On the other hand, JB Weld works best for just filling holes like on cracked or holed motorcycle side engine cases that usually is a reault of a dropped or crashed motorcycle. Basically just to keep the oil in the engine in such cases, but nothing really structural. Even then, most regard such fixes are temporary and the part should really be replaced asap as I suspect that the heat cycles an engine goes through would eventually loosen up any JB Weld patches.

    Chombi

  13. #13
    Junior Member
    Join Date
    Aug 2012
    Posts
    6
    Mentioned
    0 Post(s)
    Tagged
    0 Thread(s)
    Quote Originally Posted by Nerull View Post
    Use JB weld if you would like to wake up in a hospital in the near future.

    If the frame is alloy, it's not safe to weld either.
    So is it generally agreed that I can't get it welded either? I've already spoken to multiple welders and it doesn't sound like it's going to be a problem. So I'm not sure if you have room to be so sure of yourself, are you a welder? I think a welder with a cert only needs to know exactly what the alloy is to weld it.

    Also, I was really very clear on where the break is. If it snaps, I'm not going to fly off my bike. I didn't "wake up in a hospital" after it snapped initially.

    I think my point is, when you're replying to someone on the internet who needs a little help, you shouldn't be so rude and treat them like and idiot. Do you help to feel superior? How about helping for the sake of helping. Thank you.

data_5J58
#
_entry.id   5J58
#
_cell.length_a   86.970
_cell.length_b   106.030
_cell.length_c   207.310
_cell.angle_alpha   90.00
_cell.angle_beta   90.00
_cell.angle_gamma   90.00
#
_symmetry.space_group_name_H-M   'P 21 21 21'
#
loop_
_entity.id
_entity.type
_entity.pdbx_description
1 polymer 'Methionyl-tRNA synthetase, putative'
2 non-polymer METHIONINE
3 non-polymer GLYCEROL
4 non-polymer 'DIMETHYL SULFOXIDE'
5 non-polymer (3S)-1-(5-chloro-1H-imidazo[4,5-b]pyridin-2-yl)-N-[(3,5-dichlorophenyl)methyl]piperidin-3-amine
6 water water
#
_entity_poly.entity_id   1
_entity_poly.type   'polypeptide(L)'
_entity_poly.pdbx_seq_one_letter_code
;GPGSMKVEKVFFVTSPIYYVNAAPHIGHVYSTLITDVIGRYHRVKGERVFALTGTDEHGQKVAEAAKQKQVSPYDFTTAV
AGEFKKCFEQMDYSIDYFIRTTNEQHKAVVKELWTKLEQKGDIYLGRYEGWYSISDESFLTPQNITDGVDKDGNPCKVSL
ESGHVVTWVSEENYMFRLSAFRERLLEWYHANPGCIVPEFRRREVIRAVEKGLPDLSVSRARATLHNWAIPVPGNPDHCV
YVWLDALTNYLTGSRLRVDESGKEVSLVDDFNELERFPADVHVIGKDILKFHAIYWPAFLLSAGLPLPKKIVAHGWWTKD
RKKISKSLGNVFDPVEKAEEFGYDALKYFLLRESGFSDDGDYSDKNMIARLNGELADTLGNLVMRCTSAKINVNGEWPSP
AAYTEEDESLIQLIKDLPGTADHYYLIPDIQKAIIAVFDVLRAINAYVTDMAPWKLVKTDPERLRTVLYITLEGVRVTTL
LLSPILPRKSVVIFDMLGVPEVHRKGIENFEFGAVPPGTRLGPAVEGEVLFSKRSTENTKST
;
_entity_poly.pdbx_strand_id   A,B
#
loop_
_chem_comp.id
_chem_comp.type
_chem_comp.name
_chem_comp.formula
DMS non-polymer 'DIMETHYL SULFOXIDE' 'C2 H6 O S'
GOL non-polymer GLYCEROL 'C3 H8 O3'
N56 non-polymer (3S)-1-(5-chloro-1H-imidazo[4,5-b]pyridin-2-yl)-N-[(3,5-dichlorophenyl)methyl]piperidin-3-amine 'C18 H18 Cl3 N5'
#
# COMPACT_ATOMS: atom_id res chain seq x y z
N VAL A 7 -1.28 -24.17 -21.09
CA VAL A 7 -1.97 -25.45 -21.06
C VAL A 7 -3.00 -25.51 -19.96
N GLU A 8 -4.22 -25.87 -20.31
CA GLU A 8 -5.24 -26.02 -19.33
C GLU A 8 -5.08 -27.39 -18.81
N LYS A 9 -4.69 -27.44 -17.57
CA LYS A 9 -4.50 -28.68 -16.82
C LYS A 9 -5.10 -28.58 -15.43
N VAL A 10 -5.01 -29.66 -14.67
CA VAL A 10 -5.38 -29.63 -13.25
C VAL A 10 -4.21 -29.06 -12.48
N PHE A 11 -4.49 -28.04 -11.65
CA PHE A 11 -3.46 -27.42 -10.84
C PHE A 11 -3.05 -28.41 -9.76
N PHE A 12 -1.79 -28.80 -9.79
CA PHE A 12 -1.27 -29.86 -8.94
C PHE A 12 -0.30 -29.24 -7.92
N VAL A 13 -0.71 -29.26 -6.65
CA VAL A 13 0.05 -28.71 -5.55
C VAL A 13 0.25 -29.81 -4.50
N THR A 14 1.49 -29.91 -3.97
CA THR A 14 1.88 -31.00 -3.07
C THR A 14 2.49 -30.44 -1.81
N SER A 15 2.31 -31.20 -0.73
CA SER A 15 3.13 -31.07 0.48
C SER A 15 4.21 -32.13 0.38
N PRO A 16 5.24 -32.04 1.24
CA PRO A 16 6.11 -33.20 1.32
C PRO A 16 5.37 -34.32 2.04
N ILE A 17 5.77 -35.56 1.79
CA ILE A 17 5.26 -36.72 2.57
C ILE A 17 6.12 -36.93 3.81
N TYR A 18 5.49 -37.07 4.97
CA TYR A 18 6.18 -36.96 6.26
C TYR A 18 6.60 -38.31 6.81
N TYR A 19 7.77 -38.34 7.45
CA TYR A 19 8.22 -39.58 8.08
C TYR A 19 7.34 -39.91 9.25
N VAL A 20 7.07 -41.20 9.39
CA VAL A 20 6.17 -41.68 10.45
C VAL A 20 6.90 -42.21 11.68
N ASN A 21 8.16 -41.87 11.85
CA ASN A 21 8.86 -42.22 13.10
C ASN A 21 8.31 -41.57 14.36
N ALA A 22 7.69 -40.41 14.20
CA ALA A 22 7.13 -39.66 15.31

14. #14
    Junior Member
    Join Date
    Aug 2012
    Posts
    6
    Mentioned
    0 Post(s)
    Tagged
    0 Thread(s)
    Also, I would like to say that I'm using the JB Weld PUTTY not the glue. It is STEEL REINFORCED not just "glue and filler". Has anyone used anything other than "JB Weld" glue? This putty is used to repair American vehicles. I've seen it used to reinforce frames many times. I've seen epoxy resins used to BUILD BICYCLE FRAMES. People who build bamboo frames use epoxy putties and resins. Even companies such as Stalk bicycles use an epoxy system to build their bamboo frames.

    This is an aluminum frame, so I understand that it isn't the safest method. This is for a strictly temporary fix, until I either replace the frame or have it welded. The break is not in a very dangerous spot as far as my safety goes, just the safety of the cords that run into my engine.

  15. #15
    Senior member Dan Burkhart's Avatar
    Join Date
    Oct 2004
    Location
    Oakville Ontario
    Posts
    4,906
    Mentioned
    4 Post(s)
    Tagged
    0 Thread(s)
    Quote Originally Posted by Starscream View Post
    So is it generally agreed that I can't get it welded either? I've already spoken to multiple welders and it doesn't sound like it's going to be a problem. So I'm not sure if you have room to be so sure of yourself, are you a welder? I think a welder with a cert only needs to know exactly what the alloy is to weld it.

    Also, I was really very clear on where the break is. If it snaps, I'm not going to fly off my bike. I didn't "wake up in a hospital" after it snapped initially.

    I think my point is, when you're replying to someone on the internet who needs a little help, you shouldn't be so rude and treat them like and idiot. Do you help to feel superior? How about helping for the sake of helping. Thank you.